under Section 1226(c) pending a final order of removal. In Diop, the Third Circuit recognized
that Section 1226(c) “implicitly authorizes detention for a reasonable amount of time, after
which the authorities must make an individualized inquiry into whether detention is still
necessary to fulfill the statute’s purposes of ensuring that an alien attends removal proceedings
and that his release will not pose a danger to the community,” and found that the petitioner’s
thirty-five month detention pending a final order of removal was unreasonably prolonged. 656
F.3d at 235. In Chavez-Alvarez, the Third Circuit expounded on the reasonableness approach,
holding that in cases where a petitioner brings a good-faith challenge to his removal from the
[B]eginning sometime after the six-month timeframe considered by Demore, and
certainly by the time [a petitioner] had been detained for one year, the burdens to
[the petitioner]’s liberties outweigh  any justification for using presumptions to
detain him without bond to further the goals of the statute. We conclude that the
underlying goals of the statute would not have been, and will not now be
undermined by requiring the Government to produce individualized evidence that
[the petitioner]’s continued detention was or is necessary.
783 F.3d at 478.
Accordingly, where a petitioner’s detention extends beyond the six-month to oneyear time frame, the reviewing court should order an individualized bond hearing to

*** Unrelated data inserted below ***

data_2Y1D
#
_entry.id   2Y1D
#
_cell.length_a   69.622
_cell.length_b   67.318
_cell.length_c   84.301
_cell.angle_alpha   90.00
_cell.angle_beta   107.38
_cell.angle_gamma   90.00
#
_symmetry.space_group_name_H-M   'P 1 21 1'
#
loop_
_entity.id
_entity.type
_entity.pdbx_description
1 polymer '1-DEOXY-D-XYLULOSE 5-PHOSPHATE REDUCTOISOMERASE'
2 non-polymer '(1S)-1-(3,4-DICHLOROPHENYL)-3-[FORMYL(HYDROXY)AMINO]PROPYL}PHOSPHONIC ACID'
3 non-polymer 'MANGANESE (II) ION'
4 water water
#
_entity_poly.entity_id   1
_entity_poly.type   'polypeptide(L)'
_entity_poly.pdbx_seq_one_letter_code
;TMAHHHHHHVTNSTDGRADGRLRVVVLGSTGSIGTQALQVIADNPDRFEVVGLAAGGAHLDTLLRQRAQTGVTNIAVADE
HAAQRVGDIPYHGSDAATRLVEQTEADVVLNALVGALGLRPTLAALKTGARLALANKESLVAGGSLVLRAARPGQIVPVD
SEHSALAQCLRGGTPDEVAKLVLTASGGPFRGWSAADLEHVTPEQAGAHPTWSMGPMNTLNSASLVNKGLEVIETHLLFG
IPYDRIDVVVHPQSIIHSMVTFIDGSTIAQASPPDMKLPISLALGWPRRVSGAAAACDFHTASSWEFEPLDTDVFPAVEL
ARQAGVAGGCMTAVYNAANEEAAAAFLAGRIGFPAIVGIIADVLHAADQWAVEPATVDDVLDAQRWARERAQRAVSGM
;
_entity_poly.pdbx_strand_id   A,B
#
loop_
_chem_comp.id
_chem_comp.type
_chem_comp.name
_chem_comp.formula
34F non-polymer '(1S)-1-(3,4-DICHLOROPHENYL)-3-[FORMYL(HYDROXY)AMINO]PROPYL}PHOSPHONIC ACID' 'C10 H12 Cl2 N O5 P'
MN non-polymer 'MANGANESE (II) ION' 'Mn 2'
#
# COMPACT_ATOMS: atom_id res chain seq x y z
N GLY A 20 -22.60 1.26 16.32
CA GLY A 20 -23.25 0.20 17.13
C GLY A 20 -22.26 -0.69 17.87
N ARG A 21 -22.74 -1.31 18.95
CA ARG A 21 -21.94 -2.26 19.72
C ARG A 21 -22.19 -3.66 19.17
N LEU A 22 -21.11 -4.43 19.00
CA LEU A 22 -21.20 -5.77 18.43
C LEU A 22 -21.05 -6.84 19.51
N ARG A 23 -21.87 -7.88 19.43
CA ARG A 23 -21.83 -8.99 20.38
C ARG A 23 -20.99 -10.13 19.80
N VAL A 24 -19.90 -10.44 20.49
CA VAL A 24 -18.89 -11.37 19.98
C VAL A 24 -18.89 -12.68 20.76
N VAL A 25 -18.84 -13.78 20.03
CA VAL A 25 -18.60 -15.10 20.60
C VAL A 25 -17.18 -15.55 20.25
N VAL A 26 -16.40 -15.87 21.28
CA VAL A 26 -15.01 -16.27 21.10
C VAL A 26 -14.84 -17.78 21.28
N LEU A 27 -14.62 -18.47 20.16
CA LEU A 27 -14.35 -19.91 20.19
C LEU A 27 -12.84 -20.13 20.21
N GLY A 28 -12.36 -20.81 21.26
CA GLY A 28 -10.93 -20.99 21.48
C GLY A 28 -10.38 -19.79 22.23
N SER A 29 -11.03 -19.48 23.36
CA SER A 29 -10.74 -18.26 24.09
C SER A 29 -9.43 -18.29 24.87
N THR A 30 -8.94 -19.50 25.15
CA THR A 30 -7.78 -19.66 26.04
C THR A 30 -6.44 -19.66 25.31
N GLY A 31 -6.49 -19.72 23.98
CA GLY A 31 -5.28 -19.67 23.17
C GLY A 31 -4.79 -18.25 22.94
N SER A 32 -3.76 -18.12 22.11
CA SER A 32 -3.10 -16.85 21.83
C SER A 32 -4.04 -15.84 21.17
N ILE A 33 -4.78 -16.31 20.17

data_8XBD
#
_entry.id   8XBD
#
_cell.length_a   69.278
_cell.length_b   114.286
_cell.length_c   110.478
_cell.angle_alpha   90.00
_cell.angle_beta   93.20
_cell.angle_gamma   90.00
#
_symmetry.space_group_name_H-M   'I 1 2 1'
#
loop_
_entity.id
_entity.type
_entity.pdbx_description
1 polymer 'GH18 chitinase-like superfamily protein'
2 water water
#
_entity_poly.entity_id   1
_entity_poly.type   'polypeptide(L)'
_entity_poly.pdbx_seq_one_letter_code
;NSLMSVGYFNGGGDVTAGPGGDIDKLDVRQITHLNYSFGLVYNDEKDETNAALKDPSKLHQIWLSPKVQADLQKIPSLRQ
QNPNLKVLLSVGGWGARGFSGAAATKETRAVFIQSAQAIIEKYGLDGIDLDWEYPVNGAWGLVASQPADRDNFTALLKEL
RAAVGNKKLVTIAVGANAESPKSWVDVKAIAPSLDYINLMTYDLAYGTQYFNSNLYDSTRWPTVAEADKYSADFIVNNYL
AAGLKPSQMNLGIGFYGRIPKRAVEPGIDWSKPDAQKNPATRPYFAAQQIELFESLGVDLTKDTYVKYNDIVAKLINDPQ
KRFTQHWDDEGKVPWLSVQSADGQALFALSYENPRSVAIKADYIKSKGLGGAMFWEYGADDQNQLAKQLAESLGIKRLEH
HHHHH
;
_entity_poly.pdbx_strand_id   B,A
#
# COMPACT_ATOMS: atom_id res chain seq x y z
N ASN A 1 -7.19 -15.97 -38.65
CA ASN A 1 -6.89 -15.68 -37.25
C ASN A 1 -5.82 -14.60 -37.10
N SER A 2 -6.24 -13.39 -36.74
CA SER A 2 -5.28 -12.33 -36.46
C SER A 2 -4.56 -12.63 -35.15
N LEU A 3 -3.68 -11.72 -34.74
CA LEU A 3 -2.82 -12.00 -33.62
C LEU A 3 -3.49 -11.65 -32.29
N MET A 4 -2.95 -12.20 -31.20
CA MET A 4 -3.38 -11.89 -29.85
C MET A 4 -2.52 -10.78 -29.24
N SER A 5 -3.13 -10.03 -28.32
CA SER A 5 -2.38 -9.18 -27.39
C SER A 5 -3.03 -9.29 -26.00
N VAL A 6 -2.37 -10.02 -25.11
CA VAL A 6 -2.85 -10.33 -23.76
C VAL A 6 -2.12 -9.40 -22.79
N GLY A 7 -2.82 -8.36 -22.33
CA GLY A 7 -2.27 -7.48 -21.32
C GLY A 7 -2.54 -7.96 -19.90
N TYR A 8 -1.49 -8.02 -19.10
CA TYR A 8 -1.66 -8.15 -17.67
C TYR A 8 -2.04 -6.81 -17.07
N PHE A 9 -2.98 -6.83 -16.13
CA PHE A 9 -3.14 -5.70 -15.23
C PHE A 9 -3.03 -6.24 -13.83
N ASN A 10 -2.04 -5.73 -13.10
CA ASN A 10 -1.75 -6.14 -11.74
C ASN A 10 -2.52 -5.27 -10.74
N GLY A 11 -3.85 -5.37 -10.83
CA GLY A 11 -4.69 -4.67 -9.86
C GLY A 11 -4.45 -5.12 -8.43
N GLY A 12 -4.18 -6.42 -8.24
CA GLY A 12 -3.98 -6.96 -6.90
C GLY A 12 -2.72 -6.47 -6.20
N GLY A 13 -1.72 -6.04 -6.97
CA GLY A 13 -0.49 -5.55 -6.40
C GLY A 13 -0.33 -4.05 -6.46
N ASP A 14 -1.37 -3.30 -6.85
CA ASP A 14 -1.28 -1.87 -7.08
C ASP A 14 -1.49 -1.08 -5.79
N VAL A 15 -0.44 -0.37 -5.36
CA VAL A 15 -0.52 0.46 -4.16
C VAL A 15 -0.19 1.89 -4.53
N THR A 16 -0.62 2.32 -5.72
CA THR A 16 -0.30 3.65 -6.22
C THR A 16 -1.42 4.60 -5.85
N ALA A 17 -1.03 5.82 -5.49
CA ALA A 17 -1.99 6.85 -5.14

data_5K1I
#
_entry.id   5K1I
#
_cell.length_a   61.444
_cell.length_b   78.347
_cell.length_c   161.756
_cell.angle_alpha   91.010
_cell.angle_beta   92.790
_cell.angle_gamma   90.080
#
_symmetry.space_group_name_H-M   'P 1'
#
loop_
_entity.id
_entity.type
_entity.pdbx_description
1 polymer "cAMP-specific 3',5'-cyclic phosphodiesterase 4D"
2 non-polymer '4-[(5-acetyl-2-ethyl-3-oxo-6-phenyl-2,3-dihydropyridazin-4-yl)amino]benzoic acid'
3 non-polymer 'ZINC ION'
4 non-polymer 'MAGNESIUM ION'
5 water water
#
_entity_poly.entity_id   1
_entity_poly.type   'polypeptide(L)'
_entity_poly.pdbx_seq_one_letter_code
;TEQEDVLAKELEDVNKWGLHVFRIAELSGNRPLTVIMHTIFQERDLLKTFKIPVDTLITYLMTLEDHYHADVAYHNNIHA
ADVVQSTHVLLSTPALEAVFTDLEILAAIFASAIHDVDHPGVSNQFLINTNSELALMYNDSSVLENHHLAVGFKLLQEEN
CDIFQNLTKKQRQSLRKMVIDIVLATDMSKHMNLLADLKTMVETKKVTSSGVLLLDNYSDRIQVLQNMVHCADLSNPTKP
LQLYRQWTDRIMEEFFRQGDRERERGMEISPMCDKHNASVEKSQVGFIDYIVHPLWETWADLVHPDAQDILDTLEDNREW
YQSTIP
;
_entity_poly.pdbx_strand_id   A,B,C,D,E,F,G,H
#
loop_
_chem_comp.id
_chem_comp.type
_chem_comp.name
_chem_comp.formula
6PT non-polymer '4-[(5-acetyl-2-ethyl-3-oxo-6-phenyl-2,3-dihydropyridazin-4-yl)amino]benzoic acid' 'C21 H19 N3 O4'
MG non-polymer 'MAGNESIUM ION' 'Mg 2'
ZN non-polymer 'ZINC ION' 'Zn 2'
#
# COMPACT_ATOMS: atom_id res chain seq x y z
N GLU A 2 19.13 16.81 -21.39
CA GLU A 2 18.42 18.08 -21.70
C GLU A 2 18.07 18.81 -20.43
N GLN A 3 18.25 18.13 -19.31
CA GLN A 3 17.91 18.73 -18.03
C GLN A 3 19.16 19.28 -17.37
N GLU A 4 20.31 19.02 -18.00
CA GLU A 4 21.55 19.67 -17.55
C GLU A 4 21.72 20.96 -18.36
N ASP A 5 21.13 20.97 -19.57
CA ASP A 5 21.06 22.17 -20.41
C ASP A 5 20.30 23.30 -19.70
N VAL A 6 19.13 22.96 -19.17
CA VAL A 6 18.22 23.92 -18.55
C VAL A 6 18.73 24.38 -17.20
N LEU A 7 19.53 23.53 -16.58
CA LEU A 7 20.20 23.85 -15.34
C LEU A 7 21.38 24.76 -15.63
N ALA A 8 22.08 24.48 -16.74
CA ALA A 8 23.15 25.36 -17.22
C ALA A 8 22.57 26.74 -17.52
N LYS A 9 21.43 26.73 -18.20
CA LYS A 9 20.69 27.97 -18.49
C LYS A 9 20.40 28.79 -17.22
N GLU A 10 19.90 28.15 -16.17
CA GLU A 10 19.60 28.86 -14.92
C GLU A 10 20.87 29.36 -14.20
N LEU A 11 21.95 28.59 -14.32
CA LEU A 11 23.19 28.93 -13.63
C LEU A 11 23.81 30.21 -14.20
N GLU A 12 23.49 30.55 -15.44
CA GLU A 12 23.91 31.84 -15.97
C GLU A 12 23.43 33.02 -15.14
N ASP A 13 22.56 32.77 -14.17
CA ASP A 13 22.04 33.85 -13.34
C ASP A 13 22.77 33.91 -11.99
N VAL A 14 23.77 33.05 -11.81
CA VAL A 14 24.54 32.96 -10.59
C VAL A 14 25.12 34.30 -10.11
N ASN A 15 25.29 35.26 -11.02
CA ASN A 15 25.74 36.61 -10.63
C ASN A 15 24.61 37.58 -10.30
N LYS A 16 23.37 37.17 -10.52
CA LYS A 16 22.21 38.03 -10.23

determine “whether detention is still necessary to fulfill the statute’s purposes of ensuring
that an alien attends removal proceedings and that his release will not pose a danger to
the community.” Diop, 656 F.3d at 231; Chavez-Alvarez, 783 F.3d at 475. Moreover, at
the individualized bond hearing, the “Government bears the burden of proving that
continued detention is necessary to fulfill the purposes of the detention statute.” Diop,
656 F.3d at 233.
With the above framework in mind, it is evident that Petitioner has shown his
entitlement to an individualized bond hearing. The Court has no reason to suspect that
Petitioner’s legal challenge to this case is not presented in good faith. See ChavezAlvarez, 783 F.3d at 478. Also, Petitioner’s prolonged mandatory detention without a
bond hearing has approached nearly nine months. Id. at 478. Therefore, the Court
concludes that Petitioner is entitled to an individualized bond hearing where the
government will have the burden of demonstrating that continued detention is necessary
to fulfill the purposes of Section 1226(c).1
For the reasons set forth above, Petitioner Reynard Kevon Lewis’ petition for writ of
habeas corpus pursuant to 28 U.S.C. § 2241 (Doc. No. 1), will be granted insofar as he will be
afforded an individualized bond hearing before an immigration judge. An appropriate Order
The Third Circuit noted that an immigration judge can, and often should, make an initial bond
determination. Chavez-Alvarez, 783 F.3d at 478 n.12; see also Leslie v. Holder, 865 F. Supp. 2d
627, 631 (M.D. Pa. 2012) (providing that “deference . . . should be accorded in the first instance
to agency decision-making processes.”). Federal courts frequently defer to immigration judges
under these circumstances, rather than conducting their own bond hearing. See, e.g., CasasCastrillon v. Dep’t of Homeland Sec., 535 F.3d 942 (9th Cir. 2008); Singh v. Sabol, No. 1:14CV-1927, 2015 WL 3519075, at *6 (M.D. Pa. June 4, 2015). Accordingly, the Court will direct
that Petitioner’s individual bond hearing be before an immigration judge, at which time the
government will bear the burden of proving that Petitioner’s continued detention is necessary.